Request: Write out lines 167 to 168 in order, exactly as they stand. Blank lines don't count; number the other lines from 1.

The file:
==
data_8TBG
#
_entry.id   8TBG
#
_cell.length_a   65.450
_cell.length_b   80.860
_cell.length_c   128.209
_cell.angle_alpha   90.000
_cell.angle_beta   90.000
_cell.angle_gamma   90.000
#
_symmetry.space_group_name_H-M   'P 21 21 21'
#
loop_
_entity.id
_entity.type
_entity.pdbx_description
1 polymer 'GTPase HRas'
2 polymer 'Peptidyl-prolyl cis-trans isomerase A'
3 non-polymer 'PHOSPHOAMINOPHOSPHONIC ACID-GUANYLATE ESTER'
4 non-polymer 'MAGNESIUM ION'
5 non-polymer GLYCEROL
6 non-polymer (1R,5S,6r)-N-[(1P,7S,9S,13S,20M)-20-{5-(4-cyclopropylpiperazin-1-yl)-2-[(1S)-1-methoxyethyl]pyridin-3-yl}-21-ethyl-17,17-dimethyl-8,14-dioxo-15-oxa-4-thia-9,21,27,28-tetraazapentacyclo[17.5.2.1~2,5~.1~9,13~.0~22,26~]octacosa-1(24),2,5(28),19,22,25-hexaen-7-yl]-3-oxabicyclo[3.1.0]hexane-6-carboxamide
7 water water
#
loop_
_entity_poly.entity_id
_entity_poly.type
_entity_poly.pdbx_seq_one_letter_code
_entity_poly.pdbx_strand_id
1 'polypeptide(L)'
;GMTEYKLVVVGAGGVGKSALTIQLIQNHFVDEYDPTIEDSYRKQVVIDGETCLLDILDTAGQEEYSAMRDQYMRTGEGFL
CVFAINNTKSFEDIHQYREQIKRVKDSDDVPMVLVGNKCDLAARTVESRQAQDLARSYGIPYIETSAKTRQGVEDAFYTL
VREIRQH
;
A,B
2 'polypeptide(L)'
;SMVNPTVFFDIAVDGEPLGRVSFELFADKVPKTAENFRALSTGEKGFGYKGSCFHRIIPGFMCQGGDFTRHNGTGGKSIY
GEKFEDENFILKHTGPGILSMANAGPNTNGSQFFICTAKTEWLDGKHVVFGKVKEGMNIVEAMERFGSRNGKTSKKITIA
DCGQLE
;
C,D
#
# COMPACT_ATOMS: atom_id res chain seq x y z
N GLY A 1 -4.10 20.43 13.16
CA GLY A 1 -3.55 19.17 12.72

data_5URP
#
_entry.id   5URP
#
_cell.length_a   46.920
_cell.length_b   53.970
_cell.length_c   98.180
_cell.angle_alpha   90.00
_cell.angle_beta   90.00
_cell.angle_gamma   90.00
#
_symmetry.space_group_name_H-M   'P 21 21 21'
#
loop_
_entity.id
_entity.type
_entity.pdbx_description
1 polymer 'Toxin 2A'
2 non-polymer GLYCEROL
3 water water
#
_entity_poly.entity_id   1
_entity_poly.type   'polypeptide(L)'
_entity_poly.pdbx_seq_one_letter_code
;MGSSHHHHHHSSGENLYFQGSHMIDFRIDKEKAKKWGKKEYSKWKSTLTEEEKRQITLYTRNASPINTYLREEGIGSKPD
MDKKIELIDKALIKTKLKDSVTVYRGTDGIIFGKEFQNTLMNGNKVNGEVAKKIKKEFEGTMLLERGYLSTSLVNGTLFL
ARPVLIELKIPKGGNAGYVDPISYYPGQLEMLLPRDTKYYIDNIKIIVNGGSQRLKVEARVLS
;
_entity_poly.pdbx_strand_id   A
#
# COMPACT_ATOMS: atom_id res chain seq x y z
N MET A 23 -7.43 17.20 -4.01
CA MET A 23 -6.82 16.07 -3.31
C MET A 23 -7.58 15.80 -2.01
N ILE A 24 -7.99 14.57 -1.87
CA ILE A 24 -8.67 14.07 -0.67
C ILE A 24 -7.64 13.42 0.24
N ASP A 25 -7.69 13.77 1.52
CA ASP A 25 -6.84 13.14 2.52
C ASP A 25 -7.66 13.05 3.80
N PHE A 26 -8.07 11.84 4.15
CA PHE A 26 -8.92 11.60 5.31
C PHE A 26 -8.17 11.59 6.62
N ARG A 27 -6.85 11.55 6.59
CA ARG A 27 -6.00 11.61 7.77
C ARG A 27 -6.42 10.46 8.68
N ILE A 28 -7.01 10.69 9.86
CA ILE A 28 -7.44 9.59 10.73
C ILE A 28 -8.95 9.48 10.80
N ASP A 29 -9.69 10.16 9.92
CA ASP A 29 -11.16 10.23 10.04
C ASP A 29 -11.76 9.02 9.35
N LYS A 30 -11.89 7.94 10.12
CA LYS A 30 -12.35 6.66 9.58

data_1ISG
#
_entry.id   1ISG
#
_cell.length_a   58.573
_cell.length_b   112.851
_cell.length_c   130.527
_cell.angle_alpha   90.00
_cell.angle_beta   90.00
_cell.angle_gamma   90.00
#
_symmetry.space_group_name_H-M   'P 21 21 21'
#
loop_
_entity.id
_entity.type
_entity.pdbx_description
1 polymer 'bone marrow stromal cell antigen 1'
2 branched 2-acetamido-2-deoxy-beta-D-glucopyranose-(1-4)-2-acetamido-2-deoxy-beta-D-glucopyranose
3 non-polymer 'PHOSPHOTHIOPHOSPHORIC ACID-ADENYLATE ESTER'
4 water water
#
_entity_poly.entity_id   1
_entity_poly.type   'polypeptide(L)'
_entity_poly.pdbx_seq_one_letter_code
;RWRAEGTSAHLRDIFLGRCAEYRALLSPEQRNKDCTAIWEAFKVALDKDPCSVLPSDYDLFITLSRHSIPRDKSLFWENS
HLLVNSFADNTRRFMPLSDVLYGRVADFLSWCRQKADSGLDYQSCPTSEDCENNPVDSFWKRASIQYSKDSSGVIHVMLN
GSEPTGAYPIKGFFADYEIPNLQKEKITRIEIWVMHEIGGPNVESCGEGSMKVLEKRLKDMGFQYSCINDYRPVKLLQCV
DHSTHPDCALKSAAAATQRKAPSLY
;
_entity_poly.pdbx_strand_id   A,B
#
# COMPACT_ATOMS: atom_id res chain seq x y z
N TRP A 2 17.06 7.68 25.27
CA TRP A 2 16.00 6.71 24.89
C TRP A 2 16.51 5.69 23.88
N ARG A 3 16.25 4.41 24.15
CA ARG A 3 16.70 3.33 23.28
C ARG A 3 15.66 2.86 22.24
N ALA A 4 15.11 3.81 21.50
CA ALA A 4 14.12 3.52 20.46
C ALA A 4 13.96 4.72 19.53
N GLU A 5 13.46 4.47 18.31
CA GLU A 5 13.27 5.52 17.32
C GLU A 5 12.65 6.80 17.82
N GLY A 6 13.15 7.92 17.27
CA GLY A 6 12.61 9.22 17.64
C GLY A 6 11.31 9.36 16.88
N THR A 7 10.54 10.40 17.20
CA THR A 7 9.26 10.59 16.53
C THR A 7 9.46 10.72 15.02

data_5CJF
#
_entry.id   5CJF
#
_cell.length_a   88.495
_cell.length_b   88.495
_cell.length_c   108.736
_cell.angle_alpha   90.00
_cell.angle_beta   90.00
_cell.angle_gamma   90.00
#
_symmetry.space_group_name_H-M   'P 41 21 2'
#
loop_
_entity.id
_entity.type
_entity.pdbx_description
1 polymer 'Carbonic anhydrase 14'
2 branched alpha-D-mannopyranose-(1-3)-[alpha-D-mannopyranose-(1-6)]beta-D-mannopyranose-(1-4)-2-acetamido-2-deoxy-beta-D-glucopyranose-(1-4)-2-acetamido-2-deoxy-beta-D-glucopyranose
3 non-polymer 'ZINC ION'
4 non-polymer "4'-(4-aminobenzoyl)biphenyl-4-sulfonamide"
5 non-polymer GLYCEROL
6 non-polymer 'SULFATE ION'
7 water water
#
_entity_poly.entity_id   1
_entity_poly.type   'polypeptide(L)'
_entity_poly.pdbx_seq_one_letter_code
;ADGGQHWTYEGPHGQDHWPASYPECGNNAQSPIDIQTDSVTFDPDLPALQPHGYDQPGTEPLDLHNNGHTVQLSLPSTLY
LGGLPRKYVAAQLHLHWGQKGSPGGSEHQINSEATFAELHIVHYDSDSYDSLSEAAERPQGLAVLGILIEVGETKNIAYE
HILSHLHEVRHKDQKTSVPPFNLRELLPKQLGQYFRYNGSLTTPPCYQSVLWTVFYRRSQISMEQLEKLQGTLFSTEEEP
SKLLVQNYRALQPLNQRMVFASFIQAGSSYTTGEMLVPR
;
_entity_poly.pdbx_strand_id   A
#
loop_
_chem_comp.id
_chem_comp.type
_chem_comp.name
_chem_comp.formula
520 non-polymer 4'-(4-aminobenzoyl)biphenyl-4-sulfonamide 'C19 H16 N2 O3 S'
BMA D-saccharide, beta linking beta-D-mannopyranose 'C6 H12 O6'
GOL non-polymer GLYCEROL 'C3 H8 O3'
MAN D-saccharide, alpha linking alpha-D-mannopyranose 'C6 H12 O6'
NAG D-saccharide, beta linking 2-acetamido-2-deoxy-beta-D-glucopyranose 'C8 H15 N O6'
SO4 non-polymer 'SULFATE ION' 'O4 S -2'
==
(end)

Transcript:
_entity.type
_entity.pdbx_description